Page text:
The Berejiklian Government’s multi-billion dollar project is underway to build the Metro Northwest from Rouse Hill to Chatswood via Epping. This is to be completed during 2019 and there are plans to extend it with the Metro City and Southwest by 2024. This project includes the controversial conversion of the rail line between Epping and Chatswood and the Sydenham to Bankstown rail line, to extend the Metro from Epping. Luke Foley, Leader of the Opposition, has pledged to cancel the conversion of the Sydenham to Bankstown rail line if elected in 2019.
The Metro will provide driverless trains with single-deck carriages and limited seating for passengers. The Government is promoting it as an improvement as it will provide more frequent train services. The Metro is being built by a private company and many are of the view it will be privatised once completed, potentially resulting in higher fares. Many are also concerned about having a fully computerised train system.
From the 30 September 2018 the rail line between Epping and Chatswood will be closed for seven months to allow its conversion for the Metro. That is the line, which was opened in 2009 for $2.4 billion under a Labour government, will be changed so the heavy rail carriages can no longer run through its tunnels. This also means the Epping to Chatswood rail line will no longer interconnect with the current Sydney rail network. Passengers using the Metro will need to change trains at Chatswood, to go to Sydney’s CBD, until it has been extended via a tunnel under the harbour. Passengers will also see glass screens installed on platforms amongst many other changes.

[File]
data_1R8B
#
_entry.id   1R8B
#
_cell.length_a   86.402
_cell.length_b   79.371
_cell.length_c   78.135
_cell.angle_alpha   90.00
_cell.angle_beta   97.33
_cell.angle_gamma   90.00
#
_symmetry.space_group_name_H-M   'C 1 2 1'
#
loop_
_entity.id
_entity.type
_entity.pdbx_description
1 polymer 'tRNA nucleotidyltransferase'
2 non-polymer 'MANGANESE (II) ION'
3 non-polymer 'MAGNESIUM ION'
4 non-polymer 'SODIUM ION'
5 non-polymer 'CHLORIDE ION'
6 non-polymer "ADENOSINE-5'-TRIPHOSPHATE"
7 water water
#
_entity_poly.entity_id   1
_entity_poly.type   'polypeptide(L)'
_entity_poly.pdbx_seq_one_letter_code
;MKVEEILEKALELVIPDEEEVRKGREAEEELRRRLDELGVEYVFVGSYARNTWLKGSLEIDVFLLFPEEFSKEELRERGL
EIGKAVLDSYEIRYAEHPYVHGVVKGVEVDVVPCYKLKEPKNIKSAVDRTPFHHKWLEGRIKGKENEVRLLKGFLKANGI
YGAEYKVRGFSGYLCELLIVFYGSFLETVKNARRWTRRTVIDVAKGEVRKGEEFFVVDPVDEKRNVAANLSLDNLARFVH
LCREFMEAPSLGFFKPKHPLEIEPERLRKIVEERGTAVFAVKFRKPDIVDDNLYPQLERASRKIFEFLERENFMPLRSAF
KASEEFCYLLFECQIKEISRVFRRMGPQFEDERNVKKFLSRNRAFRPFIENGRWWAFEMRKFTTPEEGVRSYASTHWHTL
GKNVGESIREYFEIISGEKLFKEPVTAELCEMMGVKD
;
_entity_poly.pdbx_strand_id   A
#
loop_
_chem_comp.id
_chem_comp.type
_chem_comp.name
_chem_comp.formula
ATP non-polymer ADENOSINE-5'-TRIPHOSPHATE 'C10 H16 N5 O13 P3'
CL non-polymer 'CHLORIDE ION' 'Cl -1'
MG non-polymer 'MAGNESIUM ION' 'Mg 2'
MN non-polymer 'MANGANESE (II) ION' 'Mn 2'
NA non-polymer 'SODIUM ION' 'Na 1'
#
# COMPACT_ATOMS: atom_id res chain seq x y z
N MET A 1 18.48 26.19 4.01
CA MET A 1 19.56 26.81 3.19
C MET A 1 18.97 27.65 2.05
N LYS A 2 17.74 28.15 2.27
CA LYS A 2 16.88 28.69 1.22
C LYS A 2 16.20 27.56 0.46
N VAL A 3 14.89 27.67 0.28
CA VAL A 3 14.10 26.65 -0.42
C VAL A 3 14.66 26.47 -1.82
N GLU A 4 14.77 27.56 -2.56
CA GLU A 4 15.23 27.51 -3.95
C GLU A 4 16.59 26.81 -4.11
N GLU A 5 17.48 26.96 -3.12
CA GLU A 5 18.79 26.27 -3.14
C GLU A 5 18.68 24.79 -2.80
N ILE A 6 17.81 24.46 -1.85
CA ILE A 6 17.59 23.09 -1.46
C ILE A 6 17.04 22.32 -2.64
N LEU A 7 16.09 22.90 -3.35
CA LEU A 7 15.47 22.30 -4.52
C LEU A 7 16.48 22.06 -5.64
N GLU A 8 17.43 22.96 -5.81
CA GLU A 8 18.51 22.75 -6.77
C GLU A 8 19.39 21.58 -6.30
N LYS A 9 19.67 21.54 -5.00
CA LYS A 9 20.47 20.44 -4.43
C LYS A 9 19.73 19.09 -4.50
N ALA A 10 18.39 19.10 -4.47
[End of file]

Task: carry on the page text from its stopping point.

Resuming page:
During the Epping to Chatswood rail line closure there will be more than 110 bus services running every hour during peak periods to replace the trains. There will be additional routes, bus lanes and extended turning lanes to support these changes.
In February 2018, Epping residents were surveyed on the temporary parking removal to make way for Transport for NSW’s temporary bus zones. These locations included:
Local doctors in Pembroke Street expressed concern with the removal of parking from the front of their surgery as this will make access to their surgery difficult for people who have poor mobility and for emergency vehicles. Local residents also expressed concern that a bus zone will be placed in the Essex Street’s right hand turning lane, which is likely to attract a great deal of traffic.
Details of the finalised bus zones and timetables are yet to be announced.